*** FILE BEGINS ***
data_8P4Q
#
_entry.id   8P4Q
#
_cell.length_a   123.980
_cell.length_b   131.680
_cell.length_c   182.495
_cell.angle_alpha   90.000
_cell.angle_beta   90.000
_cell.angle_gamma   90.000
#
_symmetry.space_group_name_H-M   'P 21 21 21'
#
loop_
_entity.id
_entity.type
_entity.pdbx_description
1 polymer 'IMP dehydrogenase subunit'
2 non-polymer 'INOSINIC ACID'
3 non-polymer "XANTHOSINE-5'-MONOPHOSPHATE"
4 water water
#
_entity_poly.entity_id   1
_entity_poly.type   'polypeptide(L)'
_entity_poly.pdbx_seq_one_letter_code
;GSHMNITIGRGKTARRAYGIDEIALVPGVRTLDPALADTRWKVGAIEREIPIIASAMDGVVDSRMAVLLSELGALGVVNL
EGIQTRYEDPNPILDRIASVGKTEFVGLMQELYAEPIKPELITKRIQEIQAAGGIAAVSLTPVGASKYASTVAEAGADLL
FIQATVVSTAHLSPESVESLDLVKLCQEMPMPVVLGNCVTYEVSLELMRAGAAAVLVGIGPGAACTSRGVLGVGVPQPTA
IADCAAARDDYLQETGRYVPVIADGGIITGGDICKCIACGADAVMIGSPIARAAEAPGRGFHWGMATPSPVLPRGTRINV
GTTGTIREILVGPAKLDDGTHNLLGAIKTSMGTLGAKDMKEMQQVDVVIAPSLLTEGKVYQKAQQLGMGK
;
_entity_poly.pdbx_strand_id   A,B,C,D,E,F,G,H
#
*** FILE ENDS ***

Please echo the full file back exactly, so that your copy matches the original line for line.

data_8P4Q
#
_entry.id   8P4Q
#
_cell.length_a   123.980
_cell.length_b   131.680
_cell.length_c   182.495
_cell.angle_alpha   90.000
_cell.angle_beta   90.000
_cell.angle_gamma   90.000
#
_symmetry.space_group_name_H-M   'P 21 21 21'
#
loop_
_entity.id
_entity.type
_entity.pdbx_description
1 polymer 'IMP dehydrogenase subunit'
2 non-polymer 'INOSINIC ACID'
3 non-polymer "XANTHOSINE-5'-MONOPHOSPHATE"
4 water water
#
_entity_poly.entity_id   1
_entity_poly.type   'polypeptide(L)'
_entity_poly.pdbx_seq_one_letter_code
;GSHMNITIGRGKTARRAYGIDEIALVPGVRTLDPALADTRWKVGAIEREIPIIASAMDGVVDSRMAVLLSELGALGVVNL
EGIQTRYEDPNPILDRIASVGKTEFVGLMQELYAEPIKPELITKRIQEIQAAGGIAAVSLTPVGASKYASTVAEAGADLL
FIQATVVSTAHLSPESVESLDLVKLCQEMPMPVVLGNCVTYEVSLELMRAGAAAVLVGIGPGAACTSRGVLGVGVPQPTA
IADCAAARDDYLQETGRYVPVIADGGIITGGDICKCIACGADAVMIGSPIARAAEAPGRGFHWGMATPSPVLPRGTRINV
GTTGTIREILVGPAKLDDGTHNLLGAIKTSMGTLGAKDMKEMQQVDVVIAPSLLTEGKVYQKAQQLGMGK
;
_entity_poly.pdbx_strand_id   A,B,C,D,E,F,G,H
#